|7:09 PM EDT||
John A. Boehner, R-OH 8th
Mr. BOEHNER. Mr. Speaker, let me thank my colleague for yielding, and let me thank him for his work, the majority leader Mr. Hoyer, and the chairman of the Appropriations Committee, Mr. Obey, the chairman of the Ways and Means Committee, Mr. Rangel
It's not often that on a major bill that with as much controversy as we've had with this bill that we can come together and work as a Congress on both sides of the aisle and come to a compromise. The gentleman from Wisconsin outlined the provisions of the bill. I might have described them a little differently than he did. But a compromise is that. It's a compromise. You know, there are 435 of us. Any one of us could write this bill in a way that fit our own interests.
But at the end of the day, I think there was cooperation on both sides to come to this agreement. And I believe that at the end of the day, it's a victory for our troops, it's a victory for American families, it's a victory for our veterans, and for those in need who are unemployed.
Now, we could get into the whole issue of Iraq. I'm glad we're there. I wish it had gone better. I wish it had gone quicker. I want our troops to come home as soon as possible. But I want our troops to come home having succeeded in Iraq. The effort, the fight that's going on in Iraq, it's not about tomorrow, it's not about next month or next year. It is about the future for our kids and theirs.
Our soldiers in Iraq have brought more security to that country, the political process is working better, and building a democracy in a part of the world that's never known it, there is no price. There is no price that we can put on what that may mean for the future for our kids and theirs.
I know it's been difficult. It's been difficult for all Americans. And it's certainly been difficult for our troops and especially for those troops that have given their lives in defense of our country. But it's a price for freedom. And I think freedom for our kids and theirs is why a lot of us are here. And so supporting our troops that are in Iraq and Afghanistan is important.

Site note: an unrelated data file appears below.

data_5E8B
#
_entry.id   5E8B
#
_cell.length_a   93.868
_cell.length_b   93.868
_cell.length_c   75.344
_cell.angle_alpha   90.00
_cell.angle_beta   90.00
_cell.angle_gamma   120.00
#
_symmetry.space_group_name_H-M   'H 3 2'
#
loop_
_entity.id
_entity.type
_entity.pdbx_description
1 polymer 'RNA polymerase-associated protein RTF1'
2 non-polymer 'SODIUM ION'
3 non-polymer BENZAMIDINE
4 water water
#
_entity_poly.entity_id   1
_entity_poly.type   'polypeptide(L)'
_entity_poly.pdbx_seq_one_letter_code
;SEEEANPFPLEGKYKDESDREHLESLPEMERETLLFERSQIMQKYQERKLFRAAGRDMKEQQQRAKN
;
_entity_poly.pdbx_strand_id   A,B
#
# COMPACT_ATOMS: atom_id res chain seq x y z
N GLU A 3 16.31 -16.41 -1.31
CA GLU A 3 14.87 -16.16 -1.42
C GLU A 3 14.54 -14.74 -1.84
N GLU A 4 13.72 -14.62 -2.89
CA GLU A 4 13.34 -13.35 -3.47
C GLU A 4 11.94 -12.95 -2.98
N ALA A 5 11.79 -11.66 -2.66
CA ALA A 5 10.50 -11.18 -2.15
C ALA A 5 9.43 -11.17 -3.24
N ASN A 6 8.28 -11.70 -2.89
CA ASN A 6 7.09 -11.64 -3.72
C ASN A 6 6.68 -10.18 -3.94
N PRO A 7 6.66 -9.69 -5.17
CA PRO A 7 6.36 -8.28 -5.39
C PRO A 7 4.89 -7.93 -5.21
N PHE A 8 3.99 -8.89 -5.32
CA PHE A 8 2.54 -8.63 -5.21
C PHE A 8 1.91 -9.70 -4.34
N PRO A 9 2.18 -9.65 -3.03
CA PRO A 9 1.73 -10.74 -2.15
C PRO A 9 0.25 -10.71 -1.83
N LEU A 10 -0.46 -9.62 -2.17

I could criticize the majority that this bill should have happened a long time ago. There's no reason to get into that. But I think we're doing the right thing for our troops in this bill finally. I think the expanded GI benefits in this bill, while they may not be exactly as I would write them, taking care of our veterans should be our highest priority and making sure that they have the kinds of educational benefits that will help not only them but also their families will help us retain more
of our soldiers, and help give them the benefits that they and their families deserve.
When it comes to the unemployment benefits that are included in this bill, I think it's a reasonable provision to require 20 weeks of work, which is current law, and to extend 13 additional weeks for all 50 States. I wouldn't have done it that way. The gentleman from New York (Mr. Rangel) knows that. We had a discussion about it. But again, a compromise is a compromise.
I want to thank my Democrat colleagues for working with us to get to this point. And I want to thank them for this commitment that this is the bill, this is the bill that will end up on the President's desk.
And so I would ask all of my colleagues on both sides of the aisle to vote for this. You may not love it, but this is one of those moments when you've worked together, you've worked out a compromise, that Members need to just suck it up and vote ``yes'' because it's the right thing to do for our country.